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Huntington Beach mulls surveillance cameras for downtown

February 18, 2013 | 12:32 pm

The Huntington Beach City Council is considering placing video surveillance cameras downtown. Credit: Mark Boster / Los AngelesTimes

Huntington Beach is looking into the possibility of placing video surveillance cameras downtown to reduce crime.

The City Council voted Feb. 4 to ask the police and information services departments to look into the issue, the Huntington Beach Independent reported. 

The item, submitted by Councilmen Joe Carchio and Joe Shaw, passed in a 6-1 vote, with Mayor Pro Tem Matt Harper dissenting. Harper said video cameras are appropriate for privately owned properties such as Bella Terra or shopping malls but doesn't approve of adding them to a public area like downtown, he said.

"If a mall wants to put up cameras in a privately owned area, that's their business, in my opinion," Harper said. "But when the government is coming in and placing cameras all about a public area, that's a Big Brother world that I'm not interesting in being a part of. Big Brother is not benevolent."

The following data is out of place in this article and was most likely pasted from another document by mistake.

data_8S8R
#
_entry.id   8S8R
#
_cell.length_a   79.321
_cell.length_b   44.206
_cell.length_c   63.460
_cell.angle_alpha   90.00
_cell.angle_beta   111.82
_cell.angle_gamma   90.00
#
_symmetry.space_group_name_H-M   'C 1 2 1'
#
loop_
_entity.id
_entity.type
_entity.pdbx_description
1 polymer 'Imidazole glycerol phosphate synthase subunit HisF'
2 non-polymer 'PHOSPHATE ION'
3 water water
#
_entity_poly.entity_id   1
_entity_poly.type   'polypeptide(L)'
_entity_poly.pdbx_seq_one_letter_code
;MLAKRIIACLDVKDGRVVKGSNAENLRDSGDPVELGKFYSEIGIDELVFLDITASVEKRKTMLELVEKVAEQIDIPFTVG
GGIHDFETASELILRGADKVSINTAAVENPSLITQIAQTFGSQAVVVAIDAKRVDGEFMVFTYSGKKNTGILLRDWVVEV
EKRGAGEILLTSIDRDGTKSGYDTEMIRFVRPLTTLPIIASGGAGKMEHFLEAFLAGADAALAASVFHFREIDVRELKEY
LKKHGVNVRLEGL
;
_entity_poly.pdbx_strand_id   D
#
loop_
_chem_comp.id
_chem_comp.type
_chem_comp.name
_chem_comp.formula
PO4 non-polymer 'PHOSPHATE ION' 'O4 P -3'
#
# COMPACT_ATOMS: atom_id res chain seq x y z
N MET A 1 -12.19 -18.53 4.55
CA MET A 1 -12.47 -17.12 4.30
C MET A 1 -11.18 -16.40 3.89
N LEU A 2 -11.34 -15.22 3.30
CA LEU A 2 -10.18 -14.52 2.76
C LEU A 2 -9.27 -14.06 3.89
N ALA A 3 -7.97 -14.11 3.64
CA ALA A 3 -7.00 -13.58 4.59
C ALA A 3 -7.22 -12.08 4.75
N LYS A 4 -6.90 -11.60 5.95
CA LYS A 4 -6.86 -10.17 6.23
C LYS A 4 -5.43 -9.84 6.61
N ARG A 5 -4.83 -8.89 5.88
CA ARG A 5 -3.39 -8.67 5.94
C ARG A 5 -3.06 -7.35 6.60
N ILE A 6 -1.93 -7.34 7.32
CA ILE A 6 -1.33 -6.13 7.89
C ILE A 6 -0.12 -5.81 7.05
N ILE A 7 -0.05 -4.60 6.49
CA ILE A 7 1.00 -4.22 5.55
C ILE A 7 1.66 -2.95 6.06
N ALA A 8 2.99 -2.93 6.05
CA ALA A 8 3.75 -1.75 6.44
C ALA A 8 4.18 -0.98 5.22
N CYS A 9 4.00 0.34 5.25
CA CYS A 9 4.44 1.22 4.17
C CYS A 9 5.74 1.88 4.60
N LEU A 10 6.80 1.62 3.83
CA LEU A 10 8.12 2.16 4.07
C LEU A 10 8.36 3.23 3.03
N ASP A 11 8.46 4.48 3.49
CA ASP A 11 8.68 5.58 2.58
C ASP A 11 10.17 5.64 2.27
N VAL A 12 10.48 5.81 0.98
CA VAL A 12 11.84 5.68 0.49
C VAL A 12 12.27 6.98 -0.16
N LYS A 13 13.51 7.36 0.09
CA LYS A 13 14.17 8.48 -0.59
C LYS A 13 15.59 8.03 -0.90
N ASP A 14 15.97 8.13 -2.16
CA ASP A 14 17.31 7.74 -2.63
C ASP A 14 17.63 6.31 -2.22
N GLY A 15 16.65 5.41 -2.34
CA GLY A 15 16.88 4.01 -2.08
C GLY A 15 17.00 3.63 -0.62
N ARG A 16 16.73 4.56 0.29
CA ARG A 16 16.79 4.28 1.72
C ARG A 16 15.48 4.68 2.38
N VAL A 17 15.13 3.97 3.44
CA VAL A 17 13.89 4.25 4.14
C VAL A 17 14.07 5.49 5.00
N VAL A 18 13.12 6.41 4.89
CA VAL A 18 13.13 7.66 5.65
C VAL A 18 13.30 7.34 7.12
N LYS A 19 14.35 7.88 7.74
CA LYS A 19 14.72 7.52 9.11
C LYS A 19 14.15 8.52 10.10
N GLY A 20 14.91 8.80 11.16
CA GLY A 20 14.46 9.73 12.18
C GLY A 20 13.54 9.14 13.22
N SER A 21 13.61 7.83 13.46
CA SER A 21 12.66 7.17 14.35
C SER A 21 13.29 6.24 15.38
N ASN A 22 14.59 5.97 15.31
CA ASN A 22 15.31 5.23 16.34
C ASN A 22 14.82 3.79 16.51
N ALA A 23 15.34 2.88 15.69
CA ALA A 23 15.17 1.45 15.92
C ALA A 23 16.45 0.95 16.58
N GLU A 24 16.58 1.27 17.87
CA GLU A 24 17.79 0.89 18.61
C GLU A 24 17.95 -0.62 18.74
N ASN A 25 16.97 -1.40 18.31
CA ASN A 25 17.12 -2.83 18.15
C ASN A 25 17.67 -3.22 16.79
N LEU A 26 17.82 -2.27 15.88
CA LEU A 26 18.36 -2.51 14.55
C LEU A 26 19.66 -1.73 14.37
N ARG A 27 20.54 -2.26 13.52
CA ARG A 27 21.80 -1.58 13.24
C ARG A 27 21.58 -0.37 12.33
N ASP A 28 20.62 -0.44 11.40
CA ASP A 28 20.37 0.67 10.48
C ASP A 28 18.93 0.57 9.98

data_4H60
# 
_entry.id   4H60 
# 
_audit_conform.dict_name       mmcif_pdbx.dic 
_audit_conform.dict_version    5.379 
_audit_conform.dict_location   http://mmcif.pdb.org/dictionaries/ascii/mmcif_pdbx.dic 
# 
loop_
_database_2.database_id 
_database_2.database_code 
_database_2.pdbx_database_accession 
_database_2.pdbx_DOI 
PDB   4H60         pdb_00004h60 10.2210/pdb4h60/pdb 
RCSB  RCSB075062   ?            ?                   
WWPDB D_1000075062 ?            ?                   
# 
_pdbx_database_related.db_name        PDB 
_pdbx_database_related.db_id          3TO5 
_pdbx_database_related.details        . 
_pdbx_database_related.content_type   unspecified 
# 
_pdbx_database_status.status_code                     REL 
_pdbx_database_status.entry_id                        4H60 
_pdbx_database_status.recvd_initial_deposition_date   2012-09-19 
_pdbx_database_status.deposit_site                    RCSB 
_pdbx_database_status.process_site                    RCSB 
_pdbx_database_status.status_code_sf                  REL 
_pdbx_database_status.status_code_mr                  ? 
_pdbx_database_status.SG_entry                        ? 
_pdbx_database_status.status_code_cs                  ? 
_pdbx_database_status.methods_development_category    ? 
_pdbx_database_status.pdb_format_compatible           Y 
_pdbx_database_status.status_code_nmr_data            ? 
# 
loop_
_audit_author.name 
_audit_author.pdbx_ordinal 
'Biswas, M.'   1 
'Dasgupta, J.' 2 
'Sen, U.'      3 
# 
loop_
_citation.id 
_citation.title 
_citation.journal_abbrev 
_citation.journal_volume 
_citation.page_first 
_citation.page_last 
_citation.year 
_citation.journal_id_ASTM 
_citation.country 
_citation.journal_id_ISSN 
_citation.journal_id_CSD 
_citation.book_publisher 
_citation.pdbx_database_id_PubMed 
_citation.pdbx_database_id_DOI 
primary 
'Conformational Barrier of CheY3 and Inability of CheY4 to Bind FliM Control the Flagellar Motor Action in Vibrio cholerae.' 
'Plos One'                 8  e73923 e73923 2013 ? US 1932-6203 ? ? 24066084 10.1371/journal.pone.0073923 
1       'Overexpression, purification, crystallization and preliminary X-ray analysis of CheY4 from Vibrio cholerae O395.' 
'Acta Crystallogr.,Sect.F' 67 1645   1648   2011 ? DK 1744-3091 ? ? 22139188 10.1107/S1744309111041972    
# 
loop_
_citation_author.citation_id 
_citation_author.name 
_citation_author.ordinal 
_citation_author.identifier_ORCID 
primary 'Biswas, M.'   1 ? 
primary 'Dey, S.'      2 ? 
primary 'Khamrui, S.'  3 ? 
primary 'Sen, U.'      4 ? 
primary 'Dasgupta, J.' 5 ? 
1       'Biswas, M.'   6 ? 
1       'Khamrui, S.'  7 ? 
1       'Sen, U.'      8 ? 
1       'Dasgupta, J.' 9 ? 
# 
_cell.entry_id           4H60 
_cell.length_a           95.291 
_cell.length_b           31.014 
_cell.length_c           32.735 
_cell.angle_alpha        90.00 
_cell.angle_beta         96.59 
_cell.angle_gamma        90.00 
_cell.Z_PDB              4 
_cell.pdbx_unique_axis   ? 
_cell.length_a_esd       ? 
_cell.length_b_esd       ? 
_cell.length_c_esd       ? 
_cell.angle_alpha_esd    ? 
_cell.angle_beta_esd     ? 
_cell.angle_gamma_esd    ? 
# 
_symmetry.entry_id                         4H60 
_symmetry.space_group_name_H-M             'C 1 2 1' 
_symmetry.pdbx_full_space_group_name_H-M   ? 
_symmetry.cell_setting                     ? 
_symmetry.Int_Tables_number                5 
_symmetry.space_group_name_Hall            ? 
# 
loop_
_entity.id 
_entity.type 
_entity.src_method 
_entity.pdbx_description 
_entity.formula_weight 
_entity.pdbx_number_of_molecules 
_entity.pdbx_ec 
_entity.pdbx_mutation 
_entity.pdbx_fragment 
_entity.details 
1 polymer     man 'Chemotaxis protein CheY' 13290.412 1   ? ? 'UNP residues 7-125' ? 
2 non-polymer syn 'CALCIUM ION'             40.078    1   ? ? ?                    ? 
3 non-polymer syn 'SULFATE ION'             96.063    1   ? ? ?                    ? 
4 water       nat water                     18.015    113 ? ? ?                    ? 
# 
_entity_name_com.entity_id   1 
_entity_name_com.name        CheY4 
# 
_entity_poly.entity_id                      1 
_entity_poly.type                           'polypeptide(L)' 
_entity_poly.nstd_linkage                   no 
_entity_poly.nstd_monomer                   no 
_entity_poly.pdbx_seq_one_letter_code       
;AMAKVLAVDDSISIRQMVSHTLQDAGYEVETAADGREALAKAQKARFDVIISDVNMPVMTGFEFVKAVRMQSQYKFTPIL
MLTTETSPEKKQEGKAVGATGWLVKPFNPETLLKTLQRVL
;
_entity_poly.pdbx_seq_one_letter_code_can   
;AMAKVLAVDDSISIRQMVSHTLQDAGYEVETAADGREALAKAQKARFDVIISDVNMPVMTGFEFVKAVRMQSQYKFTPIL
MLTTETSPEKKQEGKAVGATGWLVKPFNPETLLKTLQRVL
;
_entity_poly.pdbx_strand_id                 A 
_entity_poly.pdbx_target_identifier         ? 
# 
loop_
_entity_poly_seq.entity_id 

Carchio said about 300 bicycles were stolen from under the pier last year, some of which cameras could have prevented.

"There's 300 people that aren't coming back to downtown Huntington Beach right there," Police Chief Ken Small said.

Carchio said adding cameras will aid the police department, which has seen staffing levels drop for the last five years.

"The cameras are just going to be another tool for our police officers and give them that assistance if they need it," Carchio said.

Councilman Jim Katapodis, a Los Angeles police sergeant and strong proponent for placing cameras downtown, said he sees the advantages.

"We use cameras in the Los Angeles Police Department and they're extremely effective," he said. "The only people that worry about the cameras are criminals, not regular people."

Harper asked if police would consider removing them if the police staff was at capacity.


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Photo: The Huntington Beach City Council is considering placing video surveillance cameras downtown. Credit: Mark Boster / Los AngelesTimes